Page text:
Mars is the god of War. In Greek mythology, he is known as Ares. The planet probably got this name due to its red color; Mars is sometimes referred to as the "Red Planet." The name of the month March derives from Mars.

This is the symbol for Mars:


Mars is the fourth planet from the Sun, and the seventh largest of the nine planets.

Mars comes in second place (Earth being in first) for having the most highly varied and interesting terrain of any of the terrestrial planets. Check out some of these spectacular features:
Olympus Mons - The largest mountain in the Solar System! Olympus Mons rises a full 24 km (78,000 ft.) above the surrounding plain. Its base is more than 500 km across and is rimmed by a cliff 6 km (20,000 ft) high!
Hellas Planitia - A huge impact crater in the southern hemisphere. It's over 6 km deep and 2000 km across!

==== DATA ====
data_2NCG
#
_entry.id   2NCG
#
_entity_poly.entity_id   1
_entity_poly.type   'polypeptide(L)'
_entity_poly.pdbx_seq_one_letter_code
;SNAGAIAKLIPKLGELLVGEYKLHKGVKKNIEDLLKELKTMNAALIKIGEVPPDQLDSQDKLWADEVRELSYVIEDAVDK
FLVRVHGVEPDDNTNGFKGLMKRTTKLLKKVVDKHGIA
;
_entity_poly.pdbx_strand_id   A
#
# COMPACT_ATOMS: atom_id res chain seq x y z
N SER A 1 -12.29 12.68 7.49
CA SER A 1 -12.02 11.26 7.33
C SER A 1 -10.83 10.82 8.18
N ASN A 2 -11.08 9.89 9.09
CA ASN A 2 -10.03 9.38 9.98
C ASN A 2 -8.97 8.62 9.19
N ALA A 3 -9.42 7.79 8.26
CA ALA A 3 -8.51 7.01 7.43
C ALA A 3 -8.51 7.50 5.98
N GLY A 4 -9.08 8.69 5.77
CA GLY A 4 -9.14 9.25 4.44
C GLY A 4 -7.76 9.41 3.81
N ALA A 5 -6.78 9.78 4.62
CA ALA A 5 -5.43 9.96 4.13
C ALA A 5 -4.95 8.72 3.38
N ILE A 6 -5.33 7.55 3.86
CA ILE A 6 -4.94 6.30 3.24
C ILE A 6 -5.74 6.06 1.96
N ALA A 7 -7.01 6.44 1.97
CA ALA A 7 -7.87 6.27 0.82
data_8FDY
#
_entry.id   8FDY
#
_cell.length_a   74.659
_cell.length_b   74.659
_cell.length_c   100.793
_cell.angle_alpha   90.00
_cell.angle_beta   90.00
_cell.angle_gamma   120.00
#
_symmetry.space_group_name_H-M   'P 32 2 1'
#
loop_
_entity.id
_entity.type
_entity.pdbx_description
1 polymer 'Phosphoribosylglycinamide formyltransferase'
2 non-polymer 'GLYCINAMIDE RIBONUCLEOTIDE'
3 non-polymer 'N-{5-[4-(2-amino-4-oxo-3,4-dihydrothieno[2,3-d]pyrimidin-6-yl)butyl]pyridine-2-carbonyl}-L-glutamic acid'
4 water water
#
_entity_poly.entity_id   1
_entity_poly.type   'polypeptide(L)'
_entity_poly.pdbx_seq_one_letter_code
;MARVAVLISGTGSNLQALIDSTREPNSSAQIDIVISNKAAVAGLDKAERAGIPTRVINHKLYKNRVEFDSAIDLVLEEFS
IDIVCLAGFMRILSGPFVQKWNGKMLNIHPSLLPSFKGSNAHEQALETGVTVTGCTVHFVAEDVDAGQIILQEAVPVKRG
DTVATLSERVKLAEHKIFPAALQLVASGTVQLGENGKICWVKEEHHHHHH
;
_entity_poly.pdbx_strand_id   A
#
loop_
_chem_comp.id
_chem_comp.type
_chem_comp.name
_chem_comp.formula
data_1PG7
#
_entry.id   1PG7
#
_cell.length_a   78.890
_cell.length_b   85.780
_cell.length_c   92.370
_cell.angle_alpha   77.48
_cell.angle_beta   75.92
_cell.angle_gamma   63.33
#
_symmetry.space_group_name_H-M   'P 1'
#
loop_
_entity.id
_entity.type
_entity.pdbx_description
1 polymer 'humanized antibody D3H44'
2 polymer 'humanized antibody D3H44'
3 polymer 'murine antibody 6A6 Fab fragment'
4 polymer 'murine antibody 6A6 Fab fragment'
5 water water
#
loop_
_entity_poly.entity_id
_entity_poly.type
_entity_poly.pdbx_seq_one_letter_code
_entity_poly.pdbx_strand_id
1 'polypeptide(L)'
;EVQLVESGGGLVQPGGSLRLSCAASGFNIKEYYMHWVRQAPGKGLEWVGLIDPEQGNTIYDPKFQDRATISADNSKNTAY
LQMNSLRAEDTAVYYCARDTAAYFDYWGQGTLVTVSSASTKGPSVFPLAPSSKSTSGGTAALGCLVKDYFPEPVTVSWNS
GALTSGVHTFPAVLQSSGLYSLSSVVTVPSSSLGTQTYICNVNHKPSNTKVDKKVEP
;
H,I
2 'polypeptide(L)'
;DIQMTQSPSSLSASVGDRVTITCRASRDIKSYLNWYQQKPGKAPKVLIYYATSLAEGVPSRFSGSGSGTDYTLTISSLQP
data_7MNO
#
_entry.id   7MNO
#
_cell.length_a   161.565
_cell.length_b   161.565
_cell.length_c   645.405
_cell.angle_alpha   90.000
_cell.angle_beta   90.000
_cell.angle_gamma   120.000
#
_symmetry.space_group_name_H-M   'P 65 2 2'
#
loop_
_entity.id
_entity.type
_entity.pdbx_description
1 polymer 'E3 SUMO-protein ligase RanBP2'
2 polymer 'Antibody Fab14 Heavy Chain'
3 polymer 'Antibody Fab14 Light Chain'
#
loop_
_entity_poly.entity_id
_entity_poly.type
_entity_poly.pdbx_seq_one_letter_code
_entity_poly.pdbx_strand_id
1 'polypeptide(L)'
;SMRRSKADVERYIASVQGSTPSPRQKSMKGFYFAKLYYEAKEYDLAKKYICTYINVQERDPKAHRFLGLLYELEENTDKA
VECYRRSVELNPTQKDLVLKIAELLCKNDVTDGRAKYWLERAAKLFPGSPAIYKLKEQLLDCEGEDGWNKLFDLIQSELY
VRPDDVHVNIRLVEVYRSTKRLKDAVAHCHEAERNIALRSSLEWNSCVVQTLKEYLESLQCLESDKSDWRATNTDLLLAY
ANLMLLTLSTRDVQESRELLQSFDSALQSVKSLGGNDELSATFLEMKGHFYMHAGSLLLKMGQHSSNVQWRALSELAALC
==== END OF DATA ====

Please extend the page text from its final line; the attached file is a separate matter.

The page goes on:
Valles Marineris - A network of canyons that run 4000 km long and stand from 2 to 7 km tall!
Tharsis - A huge bulge on the Martian surface. It's about 4000 km across and 10 km high!



Though there is no water on Mars now, it is thought that large lakes or even oceans may have once existed on this planet. Clear evidence of water erosion can be seen in old river channels and floodplains. It seems that water was only around for a very short while and very long ago.  


The southern hemisphere of Mars is mostly ancient cratered highlands (left) - much like our own Moon. In contrast, most of the northern hemisphere consists of plains which have undergone changes since the planet was first formed. The northern hemisphere is also lower in elevation.


On Aug 6, 1996, David McKay announced the first identification of organic compounds in a Martian meteorite. It is suggested this may be evidence of ancient Martian life. This sounds exciting, but always remember that "extraordinary claims require extraordinary evidence." Scientists must do much more studying and research before we can be confident about this claim.


Look for Mars! When it is in the nighttime sky, Mars is easily visible with the naked eye. Its brightness varies greatly depending on where it is relative to the Earth.